Packer says that realignments occur when traditional politics are manifestly not working–when government fails to address chronic social ills. They are precipitated by the “rising activism of popular movements—industrial workers, evangelical Christians—pushed the parties toward new ideological commitments.” And while realignments come from tectonic shifts, they aren’t inevitable.

They’re subject to a combination of elements, including chance—more like a hurricane than the coming of spring. No one can know whether 2020 will bring the realignment that some people on the left expect. In the years since 2008 many things have changed, including three big ones. First is the lingering hangover of the Great Recession, with increased economic divisions, leaving Democratic voters impatient with the kind of incremental reforms that Hillary Clinton campaigned on in 2016 and hungry for more ambitious policies. A second is the coming to political age of Millennials—the most powerful generation since the Boomers, and far more left-wing than their elders. The third is Donald Trump.

Since getting elected, Trump—by being true to himself every minute of his presidency—has pushed educated women, suburban voters, and even a small percentage of his white working-class base toward the Democratic Party. His hateful rhetoric and character are making Americans—white Democrats in particular—more rather than less liberalon issues of immigration, religion, and race. Last November, nonwhite voters made upa record 28 percent of the midterm electorate, and 38 percent of young voters. At the same time, the Republican Party has built its ramparts around the diminishing ground inhabited by older, whiter, more rural, less educated Americans. These are the kind of changes that could bring a new Democratic coalition to power for years to come.

Given the accuracy of the above paragraphs, a realignment would certainly seem possible, even highly probable. So why does Hacker tell us not to get our hopes up?

There are still a lot of people living back in that vast obscurity beyond the city, where the red fields of the republic roll on under the night. Since progressives, especially younger ones, and especially the hyperpoliticized partisans on Twitter, rarely talk to people who don’t think like them, they stop believing that such people still exist, at least not in meaningful numbers—sooner or later they’ll have to die out. And yet, year after year, those nearly extinct Americans keep showing up to vote, and often win.

The ability to usher in lasting change–or even short-term change–ultimately depends upon political leadership. Hacker reminds us that leadership isn’t synonymous with ideology or policy.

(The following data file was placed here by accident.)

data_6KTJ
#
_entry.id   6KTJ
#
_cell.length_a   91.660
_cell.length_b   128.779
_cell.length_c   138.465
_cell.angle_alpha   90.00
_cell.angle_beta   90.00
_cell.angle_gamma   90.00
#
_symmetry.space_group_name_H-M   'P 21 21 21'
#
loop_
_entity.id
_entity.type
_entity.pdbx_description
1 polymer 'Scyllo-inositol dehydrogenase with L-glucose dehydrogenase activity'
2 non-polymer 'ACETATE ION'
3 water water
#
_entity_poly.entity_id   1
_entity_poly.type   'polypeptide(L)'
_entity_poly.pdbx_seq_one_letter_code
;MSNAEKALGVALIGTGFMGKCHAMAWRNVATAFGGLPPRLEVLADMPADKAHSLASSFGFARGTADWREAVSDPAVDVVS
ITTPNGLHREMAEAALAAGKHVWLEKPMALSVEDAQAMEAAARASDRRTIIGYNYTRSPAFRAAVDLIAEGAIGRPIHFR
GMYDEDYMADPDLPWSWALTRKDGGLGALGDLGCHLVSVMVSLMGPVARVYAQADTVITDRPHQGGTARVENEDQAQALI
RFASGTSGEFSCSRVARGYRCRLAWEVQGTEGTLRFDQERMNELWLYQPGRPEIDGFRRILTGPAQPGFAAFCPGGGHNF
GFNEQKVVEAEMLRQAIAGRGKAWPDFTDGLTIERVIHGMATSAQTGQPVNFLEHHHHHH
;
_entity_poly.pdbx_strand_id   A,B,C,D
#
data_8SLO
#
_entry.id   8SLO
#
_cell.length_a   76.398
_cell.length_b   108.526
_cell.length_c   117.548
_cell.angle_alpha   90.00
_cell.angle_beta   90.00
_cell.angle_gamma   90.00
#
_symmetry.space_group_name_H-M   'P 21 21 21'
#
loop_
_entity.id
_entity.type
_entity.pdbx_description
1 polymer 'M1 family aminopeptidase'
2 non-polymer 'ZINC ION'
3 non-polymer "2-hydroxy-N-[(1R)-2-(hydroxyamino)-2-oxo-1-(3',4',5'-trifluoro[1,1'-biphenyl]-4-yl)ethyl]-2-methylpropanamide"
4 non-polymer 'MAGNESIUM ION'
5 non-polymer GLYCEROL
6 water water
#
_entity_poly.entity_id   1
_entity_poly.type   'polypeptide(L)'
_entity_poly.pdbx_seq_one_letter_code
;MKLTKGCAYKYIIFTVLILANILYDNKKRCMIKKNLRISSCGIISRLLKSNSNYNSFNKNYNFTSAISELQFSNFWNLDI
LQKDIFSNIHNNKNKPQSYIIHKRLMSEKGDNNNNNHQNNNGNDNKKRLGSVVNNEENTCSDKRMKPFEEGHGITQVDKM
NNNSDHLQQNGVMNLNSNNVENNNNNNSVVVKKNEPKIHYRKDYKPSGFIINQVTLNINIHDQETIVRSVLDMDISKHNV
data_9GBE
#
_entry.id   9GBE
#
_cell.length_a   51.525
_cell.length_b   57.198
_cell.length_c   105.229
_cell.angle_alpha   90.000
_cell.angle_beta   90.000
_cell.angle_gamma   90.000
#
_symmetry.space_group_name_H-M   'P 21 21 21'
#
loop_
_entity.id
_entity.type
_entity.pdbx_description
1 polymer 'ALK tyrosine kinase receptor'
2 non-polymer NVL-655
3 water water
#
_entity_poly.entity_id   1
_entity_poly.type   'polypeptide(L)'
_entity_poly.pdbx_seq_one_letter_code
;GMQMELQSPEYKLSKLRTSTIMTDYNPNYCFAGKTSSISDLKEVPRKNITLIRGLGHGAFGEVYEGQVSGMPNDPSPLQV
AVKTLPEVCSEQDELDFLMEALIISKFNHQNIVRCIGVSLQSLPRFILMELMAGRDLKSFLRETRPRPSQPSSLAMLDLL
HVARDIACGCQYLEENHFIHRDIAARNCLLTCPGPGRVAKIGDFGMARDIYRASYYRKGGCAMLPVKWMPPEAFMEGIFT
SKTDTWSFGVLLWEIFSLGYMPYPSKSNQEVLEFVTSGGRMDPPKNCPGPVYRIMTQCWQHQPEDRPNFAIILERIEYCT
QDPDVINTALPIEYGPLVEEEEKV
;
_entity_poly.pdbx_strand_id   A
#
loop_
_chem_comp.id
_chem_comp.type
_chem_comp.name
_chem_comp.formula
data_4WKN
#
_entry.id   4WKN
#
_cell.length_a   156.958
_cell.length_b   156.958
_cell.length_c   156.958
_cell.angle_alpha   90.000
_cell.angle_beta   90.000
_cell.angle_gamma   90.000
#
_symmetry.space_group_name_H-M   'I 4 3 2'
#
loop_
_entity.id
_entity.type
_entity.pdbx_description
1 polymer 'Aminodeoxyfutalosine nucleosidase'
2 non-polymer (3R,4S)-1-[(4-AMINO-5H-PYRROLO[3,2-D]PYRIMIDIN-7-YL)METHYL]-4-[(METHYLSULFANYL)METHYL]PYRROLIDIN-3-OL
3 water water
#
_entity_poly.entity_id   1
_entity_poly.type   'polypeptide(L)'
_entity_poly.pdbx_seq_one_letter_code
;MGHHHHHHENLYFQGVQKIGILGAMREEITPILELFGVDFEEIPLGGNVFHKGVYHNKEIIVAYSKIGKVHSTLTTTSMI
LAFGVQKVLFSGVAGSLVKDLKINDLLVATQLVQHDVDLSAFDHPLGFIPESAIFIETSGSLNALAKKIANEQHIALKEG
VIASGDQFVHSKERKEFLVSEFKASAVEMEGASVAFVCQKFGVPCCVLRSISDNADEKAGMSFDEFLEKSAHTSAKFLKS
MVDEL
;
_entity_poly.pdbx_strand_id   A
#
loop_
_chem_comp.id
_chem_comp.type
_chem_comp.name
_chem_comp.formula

Campaigns tell stories, and in politics as in literature, style matters as much as plot. Roosevelt and Reagan, ideological opposites, both won by speaking in a way that gave Americans a sense of dignity and belonging and made them hopeful. They didn’t win by haranguing the public. They didn’t win by implying that anyone who disagreed must be either stupid or venal. They didn’t assemble majorities by degrading Americans into identity blocs. They didn’t force their party to pledge allegiance to the most extreme positions, or turn politics into a joyless exercise in orthodoxy. They hammered their opponents, but they did it with a smile.

In other words, the message is important–but the messenger is even more important. I hope the primary electorate understands that.

 

 

Your Answers?

This is the time of year that professors both love and hate–the semester is coming to an end, and most of us are very ready for that, but it is also when lengthy research papers are due and final exams given.  Those papers and exams must be graded  (and unfortunately, those grades must often be defended to students convinced that their efforts entitled them to higher marks).

I give students in my law and policy classes a take-home final. That’s partly to make up for a pretty brutal midterm, and partly to see whether the materials and concepts we’ve covered have caused them to think critically about the enterprise of government and the elements of good policy. Has the class helped them fashion a coherent philosophy of governance? Has it given them an appreciation of the complexities involved and skills required?

Here are the questions I have given them this semester; they were to choose one and write an essay responding to that choice. How would you answer them? (I won’t grade readers’ answers…promise!)